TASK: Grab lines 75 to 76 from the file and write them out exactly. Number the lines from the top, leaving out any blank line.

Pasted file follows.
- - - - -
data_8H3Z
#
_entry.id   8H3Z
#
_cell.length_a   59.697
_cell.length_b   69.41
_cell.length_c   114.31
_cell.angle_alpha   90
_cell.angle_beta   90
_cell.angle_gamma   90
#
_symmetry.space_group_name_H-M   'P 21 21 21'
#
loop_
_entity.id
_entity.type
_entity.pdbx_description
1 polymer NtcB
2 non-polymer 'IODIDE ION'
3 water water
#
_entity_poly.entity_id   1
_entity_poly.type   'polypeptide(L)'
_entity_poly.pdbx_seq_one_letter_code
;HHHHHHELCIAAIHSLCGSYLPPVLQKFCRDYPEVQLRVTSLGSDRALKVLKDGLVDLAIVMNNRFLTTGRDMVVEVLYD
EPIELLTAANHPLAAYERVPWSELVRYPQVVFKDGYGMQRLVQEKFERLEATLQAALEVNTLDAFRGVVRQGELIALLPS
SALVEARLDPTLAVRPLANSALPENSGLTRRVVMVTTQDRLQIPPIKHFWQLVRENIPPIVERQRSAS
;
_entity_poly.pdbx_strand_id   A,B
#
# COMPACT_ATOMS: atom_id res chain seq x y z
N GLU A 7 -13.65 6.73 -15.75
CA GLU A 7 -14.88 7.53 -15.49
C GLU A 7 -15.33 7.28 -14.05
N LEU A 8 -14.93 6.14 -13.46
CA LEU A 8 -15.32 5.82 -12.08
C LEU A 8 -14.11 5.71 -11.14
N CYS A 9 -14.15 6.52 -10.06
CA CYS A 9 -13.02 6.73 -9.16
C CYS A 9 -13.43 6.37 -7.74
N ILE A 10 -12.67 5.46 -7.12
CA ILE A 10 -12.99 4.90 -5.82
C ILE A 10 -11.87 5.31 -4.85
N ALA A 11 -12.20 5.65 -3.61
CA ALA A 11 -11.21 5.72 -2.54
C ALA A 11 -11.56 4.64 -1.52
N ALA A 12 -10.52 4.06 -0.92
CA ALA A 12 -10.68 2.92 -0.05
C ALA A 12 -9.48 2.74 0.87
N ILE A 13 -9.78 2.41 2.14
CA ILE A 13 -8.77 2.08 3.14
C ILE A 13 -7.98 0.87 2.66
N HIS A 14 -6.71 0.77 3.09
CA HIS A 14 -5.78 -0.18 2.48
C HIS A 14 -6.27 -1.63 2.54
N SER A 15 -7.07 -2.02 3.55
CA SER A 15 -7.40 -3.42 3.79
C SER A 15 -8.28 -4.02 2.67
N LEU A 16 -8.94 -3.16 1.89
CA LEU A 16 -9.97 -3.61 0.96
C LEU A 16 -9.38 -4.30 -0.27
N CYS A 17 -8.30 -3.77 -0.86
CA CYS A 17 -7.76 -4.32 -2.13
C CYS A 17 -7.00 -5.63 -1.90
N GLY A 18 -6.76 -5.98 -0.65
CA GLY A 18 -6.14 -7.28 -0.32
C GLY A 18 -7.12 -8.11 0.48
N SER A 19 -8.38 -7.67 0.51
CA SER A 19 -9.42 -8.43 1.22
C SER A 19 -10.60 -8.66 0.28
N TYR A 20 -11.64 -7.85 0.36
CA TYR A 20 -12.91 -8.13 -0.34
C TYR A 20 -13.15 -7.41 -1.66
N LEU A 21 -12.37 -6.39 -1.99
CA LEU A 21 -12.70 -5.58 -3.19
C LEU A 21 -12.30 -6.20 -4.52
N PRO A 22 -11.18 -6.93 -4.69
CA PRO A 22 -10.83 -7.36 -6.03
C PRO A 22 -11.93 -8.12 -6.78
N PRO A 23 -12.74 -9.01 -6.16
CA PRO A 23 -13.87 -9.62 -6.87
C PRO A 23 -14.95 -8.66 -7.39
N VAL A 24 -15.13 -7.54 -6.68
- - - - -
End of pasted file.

CA LEU A 21 -12.70 -5.58 -3.19
C LEU A 21 -12.30 -6.20 -4.52